Saturday, July 24, 2010

Intent to Return (Animus Revertendi)

Domicile as I have come to know in my early studies of law is not synonymous to residence. You can be a resident of another country (let's say the Philippines) and yet still retain the U.S. as your domicile. The determining factor as I have come to learn then was the intent to return or in latin, "Animus Revertendi". There could be many badges of ones intent to return -- like maintaining real property in your place of domicile, maintaining investments, maintaining a bank account, etc.

You may ask why my sudden interest on the subject. Well, we are on the next stage of our U.S. visa process, and inspite that we haven't received mail yet from NVC (we changed the address to a US mailbox), I have decided to do advance reading on the subject. At this point, we are about to collate documents for the Affidavit of Support and I am wondering if my husband is qualified owing to the residency (domicile) requirement provided therein. Although the website I am looking at appears to use it interchangeably, the definition was more clearly laid down in a separate website I found.

Subject: 1-864 Affidavit of Support Update
No. 4 - Domicile

Ref.. (A) State 228862 (B) State 211673


Domicile Defined

4. The new regulations define domicile as follows:
'Domicile means the place where a sponsor has a
residence, as defined in section 101(a)(33) of the
Act in the United States, with the intention to maintain
that residence for the foreseeable future, provided,
that a permanent resident who is living abroad
temporarily shall be considered to be domiciled in the
United States if the permanent resident has applied for
and obtained the preservation of residence benefit under
section 316(b) or section 217 of the Act and provided further,
that a citizen who is living abroad temporarily shall be
considered to be domiciled in the United States if the
citizen's employment abroad meets the requirements of section
319(b)(1) of the Act." (Note: "The Act' refers to the INA.)

Residence Defined - INA Section 101 (a) (33)

5. Section 101(a)(33): The term "residence" means the
place of general abode; the place of general abode of
a person means his principal, actual dwelling place in
fact, without regard to intent.

6. To be considered as having a principal residence
in the United States, individuals must demonstrate
that their sojourn abroad is temporary and that they
have maintained ties to the United States. They
can demonstrate compelling ties through a convincing
combination of the following types of actions:
voting in U.S. State or Federal elections, paying
U.S. income taxes, maintaining property, a residence
or a permanent mailing address in the U.S., maintaining
bank accounts or investments in the U.S., etc.

Qualifying Overseas Employment - INA
Section 319(b)(1)

7. Section 319(b) (1) defines qualifying employment abroad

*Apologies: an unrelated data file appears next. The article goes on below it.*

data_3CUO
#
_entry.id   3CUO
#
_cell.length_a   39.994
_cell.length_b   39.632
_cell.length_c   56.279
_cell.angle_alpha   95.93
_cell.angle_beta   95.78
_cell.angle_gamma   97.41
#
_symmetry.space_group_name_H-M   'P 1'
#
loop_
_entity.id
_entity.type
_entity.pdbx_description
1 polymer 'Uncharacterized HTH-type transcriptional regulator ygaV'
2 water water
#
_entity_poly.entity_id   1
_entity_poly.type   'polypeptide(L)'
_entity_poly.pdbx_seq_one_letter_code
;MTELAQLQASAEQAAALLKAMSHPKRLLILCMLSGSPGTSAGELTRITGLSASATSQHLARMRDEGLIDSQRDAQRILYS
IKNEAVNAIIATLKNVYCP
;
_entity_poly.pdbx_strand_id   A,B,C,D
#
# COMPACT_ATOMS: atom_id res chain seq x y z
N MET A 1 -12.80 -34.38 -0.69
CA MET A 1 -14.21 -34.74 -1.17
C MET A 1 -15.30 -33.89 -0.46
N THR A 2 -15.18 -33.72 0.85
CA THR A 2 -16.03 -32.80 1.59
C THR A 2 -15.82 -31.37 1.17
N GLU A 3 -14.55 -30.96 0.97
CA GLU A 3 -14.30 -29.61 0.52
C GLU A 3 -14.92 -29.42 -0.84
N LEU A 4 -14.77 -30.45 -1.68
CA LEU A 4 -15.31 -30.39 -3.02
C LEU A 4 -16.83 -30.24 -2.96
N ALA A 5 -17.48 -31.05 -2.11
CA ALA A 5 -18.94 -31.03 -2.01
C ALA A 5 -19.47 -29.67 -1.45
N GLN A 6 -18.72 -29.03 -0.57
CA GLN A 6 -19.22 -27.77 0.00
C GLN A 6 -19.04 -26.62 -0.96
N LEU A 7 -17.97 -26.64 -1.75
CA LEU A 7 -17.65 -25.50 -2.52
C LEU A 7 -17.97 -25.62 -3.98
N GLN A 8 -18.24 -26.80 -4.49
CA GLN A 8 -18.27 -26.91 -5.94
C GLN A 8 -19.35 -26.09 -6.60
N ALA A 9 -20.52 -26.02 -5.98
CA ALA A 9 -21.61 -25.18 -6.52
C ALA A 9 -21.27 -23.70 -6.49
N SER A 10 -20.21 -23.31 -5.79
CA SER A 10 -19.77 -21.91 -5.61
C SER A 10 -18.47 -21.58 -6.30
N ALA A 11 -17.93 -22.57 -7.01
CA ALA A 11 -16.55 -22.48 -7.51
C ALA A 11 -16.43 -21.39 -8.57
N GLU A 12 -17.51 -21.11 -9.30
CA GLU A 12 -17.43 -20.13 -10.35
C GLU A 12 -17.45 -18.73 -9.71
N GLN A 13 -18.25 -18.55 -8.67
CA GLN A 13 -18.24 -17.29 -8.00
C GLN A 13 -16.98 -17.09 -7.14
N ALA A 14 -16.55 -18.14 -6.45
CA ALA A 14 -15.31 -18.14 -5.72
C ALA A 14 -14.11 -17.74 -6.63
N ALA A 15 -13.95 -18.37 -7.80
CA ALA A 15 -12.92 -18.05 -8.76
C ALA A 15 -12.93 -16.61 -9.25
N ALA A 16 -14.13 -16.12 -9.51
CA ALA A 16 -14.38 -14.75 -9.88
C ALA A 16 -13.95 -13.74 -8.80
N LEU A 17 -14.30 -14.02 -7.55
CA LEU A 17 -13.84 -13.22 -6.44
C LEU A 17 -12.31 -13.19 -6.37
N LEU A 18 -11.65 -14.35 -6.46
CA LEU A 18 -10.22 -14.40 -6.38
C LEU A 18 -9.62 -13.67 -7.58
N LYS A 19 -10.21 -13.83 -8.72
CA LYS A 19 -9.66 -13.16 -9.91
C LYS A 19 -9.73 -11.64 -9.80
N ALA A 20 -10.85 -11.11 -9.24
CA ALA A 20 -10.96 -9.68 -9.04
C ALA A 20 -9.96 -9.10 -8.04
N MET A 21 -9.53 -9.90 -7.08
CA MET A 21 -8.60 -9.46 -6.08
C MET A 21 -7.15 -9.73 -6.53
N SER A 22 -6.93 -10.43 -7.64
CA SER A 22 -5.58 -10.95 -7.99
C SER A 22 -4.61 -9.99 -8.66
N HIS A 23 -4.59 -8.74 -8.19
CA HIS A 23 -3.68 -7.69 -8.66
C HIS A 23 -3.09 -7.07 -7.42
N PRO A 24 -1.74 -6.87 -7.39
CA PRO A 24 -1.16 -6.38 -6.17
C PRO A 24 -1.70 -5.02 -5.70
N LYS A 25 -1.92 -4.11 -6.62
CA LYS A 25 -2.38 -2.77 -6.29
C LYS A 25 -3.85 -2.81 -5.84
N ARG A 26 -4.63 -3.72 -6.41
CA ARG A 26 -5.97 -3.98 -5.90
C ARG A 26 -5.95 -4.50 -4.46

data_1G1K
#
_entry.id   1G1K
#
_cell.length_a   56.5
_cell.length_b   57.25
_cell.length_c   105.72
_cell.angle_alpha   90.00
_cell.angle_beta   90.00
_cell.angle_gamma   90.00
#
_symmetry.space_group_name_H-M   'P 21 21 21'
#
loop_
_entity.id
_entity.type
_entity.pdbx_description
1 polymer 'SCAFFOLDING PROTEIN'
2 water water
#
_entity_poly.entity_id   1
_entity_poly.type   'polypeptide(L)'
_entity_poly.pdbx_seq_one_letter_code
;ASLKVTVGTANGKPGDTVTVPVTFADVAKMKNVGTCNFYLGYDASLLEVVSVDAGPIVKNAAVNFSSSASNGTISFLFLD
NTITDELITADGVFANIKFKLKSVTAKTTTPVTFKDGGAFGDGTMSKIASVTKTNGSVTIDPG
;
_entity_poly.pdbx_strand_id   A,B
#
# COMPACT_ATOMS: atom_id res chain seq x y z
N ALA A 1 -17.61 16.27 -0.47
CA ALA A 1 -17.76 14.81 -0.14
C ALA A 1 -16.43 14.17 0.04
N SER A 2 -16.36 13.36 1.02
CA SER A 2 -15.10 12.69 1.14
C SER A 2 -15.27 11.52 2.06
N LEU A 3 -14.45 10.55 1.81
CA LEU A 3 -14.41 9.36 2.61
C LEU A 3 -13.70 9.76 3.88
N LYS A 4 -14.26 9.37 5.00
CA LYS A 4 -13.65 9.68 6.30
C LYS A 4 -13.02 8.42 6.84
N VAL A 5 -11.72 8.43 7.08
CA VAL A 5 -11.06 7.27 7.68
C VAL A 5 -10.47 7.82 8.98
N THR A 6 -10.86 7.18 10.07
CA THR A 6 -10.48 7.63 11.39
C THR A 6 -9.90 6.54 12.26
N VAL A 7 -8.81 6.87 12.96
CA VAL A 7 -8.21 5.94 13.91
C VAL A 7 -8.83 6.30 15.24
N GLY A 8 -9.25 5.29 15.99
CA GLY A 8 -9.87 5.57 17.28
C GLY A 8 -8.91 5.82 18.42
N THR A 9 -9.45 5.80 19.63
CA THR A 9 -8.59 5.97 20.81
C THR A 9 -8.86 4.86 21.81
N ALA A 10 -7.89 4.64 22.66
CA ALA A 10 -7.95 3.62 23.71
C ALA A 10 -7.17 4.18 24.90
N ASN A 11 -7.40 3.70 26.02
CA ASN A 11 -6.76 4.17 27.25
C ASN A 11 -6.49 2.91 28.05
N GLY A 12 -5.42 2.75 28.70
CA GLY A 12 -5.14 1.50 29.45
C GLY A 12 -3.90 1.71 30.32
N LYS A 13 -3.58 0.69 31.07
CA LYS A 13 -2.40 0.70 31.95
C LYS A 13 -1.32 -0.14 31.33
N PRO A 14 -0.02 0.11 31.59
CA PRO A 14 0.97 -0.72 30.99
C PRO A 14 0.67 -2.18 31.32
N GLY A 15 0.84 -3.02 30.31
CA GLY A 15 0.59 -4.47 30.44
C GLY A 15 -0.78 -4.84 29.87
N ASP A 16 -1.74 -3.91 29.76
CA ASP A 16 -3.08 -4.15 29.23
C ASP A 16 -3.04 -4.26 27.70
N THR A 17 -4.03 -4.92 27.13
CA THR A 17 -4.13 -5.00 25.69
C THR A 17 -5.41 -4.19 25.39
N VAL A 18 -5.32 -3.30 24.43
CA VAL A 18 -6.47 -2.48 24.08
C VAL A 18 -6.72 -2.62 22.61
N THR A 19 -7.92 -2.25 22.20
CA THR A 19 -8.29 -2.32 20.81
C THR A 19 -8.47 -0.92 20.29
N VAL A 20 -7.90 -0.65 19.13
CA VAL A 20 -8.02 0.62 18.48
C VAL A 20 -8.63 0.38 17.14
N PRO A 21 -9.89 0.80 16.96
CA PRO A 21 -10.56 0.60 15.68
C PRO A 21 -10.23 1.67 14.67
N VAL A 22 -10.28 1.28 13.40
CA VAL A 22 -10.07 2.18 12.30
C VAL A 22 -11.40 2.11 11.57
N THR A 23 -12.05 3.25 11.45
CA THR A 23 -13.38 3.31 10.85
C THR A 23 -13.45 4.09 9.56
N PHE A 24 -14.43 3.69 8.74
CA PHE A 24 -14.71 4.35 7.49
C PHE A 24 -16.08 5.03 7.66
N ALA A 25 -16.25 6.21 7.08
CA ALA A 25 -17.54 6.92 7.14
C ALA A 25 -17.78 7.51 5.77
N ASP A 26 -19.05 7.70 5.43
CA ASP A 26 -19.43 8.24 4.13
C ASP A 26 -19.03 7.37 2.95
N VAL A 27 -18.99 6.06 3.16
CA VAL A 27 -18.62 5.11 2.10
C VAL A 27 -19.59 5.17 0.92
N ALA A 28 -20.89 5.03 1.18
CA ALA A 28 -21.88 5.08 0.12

as follows:


What Does it Mean?

8. To qualify as a sponsor, a petitioner who is
residing temporarily abroad must have a principal
residence in the U.S. (i.e. a place in the U.S.
to which he or she intends to return - the definition
of domicile in para 4 includes the issue of
intent) and/or work in one of the categories listed
in para 7. Legal permanent resident sponsors
must further demonstrate that they have maintained
their LPR status. A U.S. citizen or legal
permanent resident spouse or dependent who has
maintained a residence in the U.S. and/or whose
spouse/parent works in one of the categories listed
in para 7 would also qualify as a sponsor.

9. Many U.S. citizens and legal permanent residents
reside outside the United States on a temporary basis,
usually for work or family considerations. Temporary
is a relative term and may actually cover an extended
period residing abroad. As long as the sponsor has a
residence in the U.S., as defined in paras 5 and 6, to
which he or she intends to return, and/or if he or she is
employed per para 7, the sponsor can be considered to be
domiciled in the U.S.

So do you think my husband qualifies? I think he does -- his U.S. property remains under his name, we are still paying property tax for that, he has a U.S. bank account and his investments (private and public retirement) are all still there.

So in the end if USCIS makes it difficult I will make a case for why he still has his domicile in the U.S.


  1. Thank you counselor, you may have helped many with that research. I already sent a freind with a non-related US residency issue here to read what you dug up. I will file this in my little know but often important facts about living in the Philippines file.

    Just like the issues that surface regarding dual citizenship, "dual residency" is also possible under US law ...or we certainly hope it is. After all, even though I. for example, do not know -when_ I might return to the US, I certainly am likely to someday. I have bank accounts, investments, pay taxes, receive mail, even have a US phone number, so I might be a Philippine resident for some purposes, but I am (hopefully) still a US resident for other purposes. See why I said there is a wide open "specialization niche" in the legal profession regarding these issues

  2. You are welcome. I have decided to write down some of my thoughts and research to better organize my own thoughts.

    In the end it is an advantage both to myself and to my readers. :)

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